- Standard & Poor's 500 (S&P 500): Traders bid the S&P 500 north by 48.61 points (+1.69%) to a close of 2929.81.
- NASDAQ Composite (NASDAQ): Tech stocks saw bullish participation, driving the NASDAQ north 141.66 points (+1.58%).
One reason behind the positive action in U.S. stocks was that the markets had already "priced-in" a dreadful jobs report. Conversely, the USD experienced negative sentiment for the 8 May 2020 session. As forex traders contemplated the long-term fallout from a tanking U.S. labour market, the USD lost marketshare versus a majority of the majors:
- EUR/USD: The EUR/USD traded largely flat, gaining 3 pips (+0.03%) for the session.
- GBP/USD: Values of the GBP/USD ticked higher by 45 pips (+0.37%) on the day.
- AUD/USD: Despite a weak showing from gold, traders bid the AUD/USD north by 36 pips (+0.56%).
- USD/CHF: The Swiss franc gained marketshare as the USD/CHF fell 27 pips (0.28%).
- USD/JPY: As the lone bright spot for the USD, the USD/JPY rallied by 37 pips (+0.35%).
- USD/CAD: The USD/CAD posted an intraday bearish trend of 56 pips (-0.40%).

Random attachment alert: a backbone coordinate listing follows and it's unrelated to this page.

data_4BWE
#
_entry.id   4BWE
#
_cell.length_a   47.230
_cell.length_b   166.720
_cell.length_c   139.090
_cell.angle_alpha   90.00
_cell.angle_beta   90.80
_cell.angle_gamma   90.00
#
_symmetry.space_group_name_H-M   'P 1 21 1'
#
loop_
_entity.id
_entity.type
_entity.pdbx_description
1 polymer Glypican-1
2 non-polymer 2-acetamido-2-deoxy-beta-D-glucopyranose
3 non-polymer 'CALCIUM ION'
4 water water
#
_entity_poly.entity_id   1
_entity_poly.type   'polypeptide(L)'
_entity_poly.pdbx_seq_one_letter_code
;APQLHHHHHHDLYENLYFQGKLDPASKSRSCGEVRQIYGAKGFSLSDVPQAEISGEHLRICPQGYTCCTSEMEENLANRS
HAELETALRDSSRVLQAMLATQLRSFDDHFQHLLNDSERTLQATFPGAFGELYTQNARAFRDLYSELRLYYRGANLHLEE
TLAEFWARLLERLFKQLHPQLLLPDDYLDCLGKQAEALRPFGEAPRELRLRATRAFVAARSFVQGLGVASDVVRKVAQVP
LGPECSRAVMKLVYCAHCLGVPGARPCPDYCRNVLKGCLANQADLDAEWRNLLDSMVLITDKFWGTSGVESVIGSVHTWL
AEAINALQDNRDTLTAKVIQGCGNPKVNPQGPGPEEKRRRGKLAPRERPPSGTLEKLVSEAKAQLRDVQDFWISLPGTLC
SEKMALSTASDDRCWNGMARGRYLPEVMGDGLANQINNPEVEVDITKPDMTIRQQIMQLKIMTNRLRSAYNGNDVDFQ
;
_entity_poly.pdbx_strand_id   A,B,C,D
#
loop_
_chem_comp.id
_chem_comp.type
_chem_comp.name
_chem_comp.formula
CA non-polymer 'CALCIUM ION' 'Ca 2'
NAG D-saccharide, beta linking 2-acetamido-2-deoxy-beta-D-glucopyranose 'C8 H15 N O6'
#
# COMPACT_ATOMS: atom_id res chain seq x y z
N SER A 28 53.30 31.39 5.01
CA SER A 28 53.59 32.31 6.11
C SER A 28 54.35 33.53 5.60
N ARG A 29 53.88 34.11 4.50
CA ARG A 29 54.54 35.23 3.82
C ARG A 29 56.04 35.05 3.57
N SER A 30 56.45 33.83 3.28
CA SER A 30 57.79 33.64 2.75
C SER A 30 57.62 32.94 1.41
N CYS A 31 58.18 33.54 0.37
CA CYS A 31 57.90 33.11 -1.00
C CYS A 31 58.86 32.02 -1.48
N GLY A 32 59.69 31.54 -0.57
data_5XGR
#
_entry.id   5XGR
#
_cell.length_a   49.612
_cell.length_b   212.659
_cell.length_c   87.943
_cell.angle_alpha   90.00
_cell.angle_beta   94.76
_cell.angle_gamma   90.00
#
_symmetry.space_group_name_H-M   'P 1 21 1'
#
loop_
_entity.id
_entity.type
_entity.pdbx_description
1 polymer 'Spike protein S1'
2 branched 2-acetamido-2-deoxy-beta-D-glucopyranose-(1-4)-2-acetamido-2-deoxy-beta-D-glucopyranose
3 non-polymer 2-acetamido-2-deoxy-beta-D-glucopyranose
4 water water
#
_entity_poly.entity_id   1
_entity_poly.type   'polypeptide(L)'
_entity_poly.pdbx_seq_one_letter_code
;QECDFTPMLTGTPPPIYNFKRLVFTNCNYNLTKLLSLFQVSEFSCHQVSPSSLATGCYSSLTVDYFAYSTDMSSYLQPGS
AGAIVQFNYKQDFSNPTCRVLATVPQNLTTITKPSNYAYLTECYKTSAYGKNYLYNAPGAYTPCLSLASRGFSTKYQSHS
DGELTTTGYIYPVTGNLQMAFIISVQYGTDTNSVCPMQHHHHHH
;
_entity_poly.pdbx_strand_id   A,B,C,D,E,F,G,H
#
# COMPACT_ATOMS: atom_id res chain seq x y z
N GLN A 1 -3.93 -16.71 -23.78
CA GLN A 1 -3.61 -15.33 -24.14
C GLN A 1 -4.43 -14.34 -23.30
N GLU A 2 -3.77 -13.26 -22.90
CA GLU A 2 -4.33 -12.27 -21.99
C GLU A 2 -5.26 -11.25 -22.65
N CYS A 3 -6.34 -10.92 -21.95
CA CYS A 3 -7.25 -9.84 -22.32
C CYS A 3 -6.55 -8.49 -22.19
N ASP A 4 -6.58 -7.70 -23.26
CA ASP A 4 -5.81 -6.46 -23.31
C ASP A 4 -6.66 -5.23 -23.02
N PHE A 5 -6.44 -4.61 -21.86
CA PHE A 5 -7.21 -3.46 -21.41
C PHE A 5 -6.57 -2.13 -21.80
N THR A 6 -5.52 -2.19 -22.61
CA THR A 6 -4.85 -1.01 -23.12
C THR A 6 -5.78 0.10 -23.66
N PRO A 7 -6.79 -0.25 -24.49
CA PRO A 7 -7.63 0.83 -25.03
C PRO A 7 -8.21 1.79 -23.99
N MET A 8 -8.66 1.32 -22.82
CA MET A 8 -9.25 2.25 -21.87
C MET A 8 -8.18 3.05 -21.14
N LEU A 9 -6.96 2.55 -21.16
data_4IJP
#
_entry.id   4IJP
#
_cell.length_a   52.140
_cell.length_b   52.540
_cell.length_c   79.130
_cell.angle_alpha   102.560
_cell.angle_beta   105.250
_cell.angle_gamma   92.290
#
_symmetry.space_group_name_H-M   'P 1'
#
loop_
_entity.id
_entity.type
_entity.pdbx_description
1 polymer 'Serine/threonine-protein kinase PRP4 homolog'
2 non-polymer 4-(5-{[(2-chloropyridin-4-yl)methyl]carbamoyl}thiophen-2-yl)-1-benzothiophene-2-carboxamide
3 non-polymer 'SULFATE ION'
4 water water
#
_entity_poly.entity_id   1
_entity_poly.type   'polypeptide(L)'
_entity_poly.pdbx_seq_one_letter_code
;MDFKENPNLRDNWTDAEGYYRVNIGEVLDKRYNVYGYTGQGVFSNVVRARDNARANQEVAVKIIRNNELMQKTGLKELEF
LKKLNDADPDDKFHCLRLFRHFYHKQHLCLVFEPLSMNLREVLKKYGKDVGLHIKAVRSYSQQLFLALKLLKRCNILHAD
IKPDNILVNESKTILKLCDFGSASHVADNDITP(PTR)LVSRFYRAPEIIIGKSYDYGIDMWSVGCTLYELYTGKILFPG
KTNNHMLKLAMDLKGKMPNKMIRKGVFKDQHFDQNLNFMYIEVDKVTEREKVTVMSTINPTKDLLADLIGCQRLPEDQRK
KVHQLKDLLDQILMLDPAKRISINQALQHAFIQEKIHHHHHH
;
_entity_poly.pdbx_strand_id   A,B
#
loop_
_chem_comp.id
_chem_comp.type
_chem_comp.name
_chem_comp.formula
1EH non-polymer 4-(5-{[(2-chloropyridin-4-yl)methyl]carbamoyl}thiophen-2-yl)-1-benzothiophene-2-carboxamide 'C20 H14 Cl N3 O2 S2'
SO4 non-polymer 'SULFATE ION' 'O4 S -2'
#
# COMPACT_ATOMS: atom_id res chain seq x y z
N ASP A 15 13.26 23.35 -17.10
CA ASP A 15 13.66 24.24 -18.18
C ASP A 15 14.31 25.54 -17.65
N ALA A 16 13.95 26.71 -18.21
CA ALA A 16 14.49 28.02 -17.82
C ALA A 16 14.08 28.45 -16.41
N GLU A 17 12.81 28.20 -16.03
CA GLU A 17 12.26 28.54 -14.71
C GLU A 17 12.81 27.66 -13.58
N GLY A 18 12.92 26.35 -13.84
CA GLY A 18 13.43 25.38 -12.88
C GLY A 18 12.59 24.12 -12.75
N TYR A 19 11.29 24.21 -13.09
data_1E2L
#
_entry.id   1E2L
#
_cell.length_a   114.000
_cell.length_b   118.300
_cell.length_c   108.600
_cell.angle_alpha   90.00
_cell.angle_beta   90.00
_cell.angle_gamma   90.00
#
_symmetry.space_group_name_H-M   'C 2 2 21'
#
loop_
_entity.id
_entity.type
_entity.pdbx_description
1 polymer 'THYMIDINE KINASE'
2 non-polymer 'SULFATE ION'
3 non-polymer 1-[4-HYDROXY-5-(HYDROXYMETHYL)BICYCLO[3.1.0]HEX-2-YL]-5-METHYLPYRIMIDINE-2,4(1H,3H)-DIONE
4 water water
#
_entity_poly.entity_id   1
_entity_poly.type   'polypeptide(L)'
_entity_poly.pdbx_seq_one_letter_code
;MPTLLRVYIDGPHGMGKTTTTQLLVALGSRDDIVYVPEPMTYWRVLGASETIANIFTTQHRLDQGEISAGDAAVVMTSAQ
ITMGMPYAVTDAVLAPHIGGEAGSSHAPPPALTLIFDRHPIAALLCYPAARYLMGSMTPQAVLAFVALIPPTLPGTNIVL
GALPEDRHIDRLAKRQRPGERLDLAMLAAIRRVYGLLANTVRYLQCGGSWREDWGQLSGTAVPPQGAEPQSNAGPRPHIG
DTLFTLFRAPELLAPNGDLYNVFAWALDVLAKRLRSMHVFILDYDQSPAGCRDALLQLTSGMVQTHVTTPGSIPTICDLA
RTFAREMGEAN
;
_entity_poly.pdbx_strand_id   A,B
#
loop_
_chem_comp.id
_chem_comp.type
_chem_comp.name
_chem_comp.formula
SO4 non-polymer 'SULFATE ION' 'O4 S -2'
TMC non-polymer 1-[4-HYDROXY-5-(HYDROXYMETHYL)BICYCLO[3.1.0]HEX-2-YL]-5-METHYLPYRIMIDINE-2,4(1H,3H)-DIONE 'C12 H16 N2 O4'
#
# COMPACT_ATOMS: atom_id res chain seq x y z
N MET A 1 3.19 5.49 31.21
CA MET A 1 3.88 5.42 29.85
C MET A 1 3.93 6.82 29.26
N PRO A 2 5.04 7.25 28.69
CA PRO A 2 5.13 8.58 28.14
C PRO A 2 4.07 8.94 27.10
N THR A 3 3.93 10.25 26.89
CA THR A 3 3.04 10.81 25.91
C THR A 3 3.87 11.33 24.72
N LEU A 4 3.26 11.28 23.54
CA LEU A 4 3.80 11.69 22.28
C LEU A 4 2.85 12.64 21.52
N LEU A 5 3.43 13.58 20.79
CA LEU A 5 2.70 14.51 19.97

Note: Past performance is not an indicator of future results.
Among the primary reasons that equities rallied while the USD fell on 8 May 2020 was the potential for more FED QE and government stimulus. In subsequent days, debates regarding the FED adopting negative interest rates and a second US$3 trillion COVID-19 stimulus bill came to the forefront. Although most market participants expected unemployment to spike during April 2020, the dramatic reports acted as catalysts for fresh monetary and fiscal policy dialogue.
Even though colossal FED QE and government stimulus suggested USD weakness, the impact was quite the contrary. As the COVID-19 contagion exploded, the Greenback gained marketshare versus other global majors. From 1 March 2020 to 23 April 2020, the U.S. dollar Index (DXY) rallied above 100.00 on several occasions―a level not seen since September 2016. At least in the short-run, the USD proved to be a safe-haven asset and did not experience chronic devaluation as global unemployment levels exploded.
History shows that massive QE and stimulus packages eventually lead to inflationary cycles for the USD. These challenges are typically combated by the periodic raising of interest rates and "unwinding" of FED holdings as economic conditions improve.
However, the impact of an unprecedented spike in unemployment will largely depend on the duration of the COVID-19 pandemic. If short, the USD and forex majors will stabilise relatively quickly; if long, the implications will vary according to each nation's handling of the economic fallout. As of this writing (late April 2020), the situation remains fluid.